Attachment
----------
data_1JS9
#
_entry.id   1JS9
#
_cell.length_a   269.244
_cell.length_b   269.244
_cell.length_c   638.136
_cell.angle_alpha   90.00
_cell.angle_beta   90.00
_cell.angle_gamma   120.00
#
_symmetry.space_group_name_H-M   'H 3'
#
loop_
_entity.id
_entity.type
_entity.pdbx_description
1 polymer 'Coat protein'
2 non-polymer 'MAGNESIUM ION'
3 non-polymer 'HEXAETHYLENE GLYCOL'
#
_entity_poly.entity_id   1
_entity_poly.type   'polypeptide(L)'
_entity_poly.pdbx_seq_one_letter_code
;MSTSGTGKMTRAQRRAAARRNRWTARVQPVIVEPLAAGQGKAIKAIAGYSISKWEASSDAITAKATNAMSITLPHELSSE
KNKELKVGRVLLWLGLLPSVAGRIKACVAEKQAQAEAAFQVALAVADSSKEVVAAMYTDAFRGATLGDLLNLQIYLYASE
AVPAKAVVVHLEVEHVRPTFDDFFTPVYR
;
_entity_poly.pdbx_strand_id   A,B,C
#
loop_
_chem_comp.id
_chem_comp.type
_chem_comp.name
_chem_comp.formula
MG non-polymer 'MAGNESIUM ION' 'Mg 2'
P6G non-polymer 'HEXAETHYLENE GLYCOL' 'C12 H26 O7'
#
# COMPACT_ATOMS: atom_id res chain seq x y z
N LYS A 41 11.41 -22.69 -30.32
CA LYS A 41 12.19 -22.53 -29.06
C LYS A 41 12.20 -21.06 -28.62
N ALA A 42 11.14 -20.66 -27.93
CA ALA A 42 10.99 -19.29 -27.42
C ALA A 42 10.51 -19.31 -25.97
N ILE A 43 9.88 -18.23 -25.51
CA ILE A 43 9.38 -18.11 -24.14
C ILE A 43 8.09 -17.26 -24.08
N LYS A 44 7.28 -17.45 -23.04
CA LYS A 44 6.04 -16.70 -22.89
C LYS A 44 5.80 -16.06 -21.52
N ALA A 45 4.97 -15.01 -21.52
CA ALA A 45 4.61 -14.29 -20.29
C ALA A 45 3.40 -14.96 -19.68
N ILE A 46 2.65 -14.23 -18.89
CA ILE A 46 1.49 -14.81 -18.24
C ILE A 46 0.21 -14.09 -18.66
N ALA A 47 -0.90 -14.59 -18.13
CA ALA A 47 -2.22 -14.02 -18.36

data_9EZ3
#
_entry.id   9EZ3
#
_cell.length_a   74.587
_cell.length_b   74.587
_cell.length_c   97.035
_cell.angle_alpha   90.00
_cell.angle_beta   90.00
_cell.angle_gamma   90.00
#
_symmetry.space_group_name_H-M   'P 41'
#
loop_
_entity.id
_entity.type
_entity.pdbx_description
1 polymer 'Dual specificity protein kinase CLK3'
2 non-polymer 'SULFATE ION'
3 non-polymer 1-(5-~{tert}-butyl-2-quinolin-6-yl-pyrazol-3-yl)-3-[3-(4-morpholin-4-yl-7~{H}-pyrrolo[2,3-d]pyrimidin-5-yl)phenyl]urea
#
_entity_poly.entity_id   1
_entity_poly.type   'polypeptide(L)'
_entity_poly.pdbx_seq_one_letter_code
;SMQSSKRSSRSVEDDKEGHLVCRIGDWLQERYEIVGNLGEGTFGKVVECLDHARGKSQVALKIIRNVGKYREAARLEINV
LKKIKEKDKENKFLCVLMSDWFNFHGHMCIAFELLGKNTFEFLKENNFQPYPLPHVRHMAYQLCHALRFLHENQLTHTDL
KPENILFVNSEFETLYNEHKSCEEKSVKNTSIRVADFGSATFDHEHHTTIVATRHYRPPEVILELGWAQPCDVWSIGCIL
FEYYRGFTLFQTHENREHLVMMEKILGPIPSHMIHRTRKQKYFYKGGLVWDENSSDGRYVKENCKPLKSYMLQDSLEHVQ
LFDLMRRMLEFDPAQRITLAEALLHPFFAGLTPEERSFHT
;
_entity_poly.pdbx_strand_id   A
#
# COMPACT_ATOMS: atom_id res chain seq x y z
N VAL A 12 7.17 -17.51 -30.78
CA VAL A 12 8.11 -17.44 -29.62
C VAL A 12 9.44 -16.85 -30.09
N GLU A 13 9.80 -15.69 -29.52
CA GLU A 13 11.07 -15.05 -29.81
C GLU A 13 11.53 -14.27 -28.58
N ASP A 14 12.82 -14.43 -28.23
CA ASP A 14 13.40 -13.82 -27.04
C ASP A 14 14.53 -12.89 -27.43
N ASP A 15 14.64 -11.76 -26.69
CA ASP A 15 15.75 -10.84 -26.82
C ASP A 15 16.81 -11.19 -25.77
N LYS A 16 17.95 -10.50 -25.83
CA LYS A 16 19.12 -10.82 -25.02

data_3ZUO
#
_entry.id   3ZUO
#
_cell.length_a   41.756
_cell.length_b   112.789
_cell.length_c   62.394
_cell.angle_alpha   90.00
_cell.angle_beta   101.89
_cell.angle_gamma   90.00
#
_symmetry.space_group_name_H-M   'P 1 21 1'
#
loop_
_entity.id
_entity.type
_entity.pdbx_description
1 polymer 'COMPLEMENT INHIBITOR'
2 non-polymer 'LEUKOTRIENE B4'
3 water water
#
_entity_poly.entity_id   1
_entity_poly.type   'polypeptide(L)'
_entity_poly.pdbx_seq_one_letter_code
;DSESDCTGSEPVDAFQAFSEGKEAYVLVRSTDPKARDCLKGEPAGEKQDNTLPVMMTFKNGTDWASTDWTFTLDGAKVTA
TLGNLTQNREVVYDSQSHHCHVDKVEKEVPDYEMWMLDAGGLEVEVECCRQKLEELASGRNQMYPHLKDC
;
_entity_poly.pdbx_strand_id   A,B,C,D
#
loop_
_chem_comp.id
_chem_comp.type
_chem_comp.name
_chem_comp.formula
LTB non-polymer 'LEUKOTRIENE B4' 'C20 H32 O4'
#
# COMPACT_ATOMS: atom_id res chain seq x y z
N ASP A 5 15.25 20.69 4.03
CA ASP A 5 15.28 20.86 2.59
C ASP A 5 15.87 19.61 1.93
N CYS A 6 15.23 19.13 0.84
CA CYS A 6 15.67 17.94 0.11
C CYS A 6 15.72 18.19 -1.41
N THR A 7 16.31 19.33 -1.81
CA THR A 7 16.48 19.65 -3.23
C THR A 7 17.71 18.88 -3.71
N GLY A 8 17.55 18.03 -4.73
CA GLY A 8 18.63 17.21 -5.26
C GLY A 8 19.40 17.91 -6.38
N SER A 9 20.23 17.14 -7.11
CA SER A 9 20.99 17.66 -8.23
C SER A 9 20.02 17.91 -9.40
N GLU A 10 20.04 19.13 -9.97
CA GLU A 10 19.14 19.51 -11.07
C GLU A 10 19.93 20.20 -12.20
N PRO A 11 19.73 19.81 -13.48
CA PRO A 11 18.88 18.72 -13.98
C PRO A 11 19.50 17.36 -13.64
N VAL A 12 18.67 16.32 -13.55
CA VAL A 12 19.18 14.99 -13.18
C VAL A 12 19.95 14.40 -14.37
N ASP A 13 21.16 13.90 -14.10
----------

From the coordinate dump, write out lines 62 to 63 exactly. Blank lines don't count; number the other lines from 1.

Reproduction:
_entry.id   9EZ3
#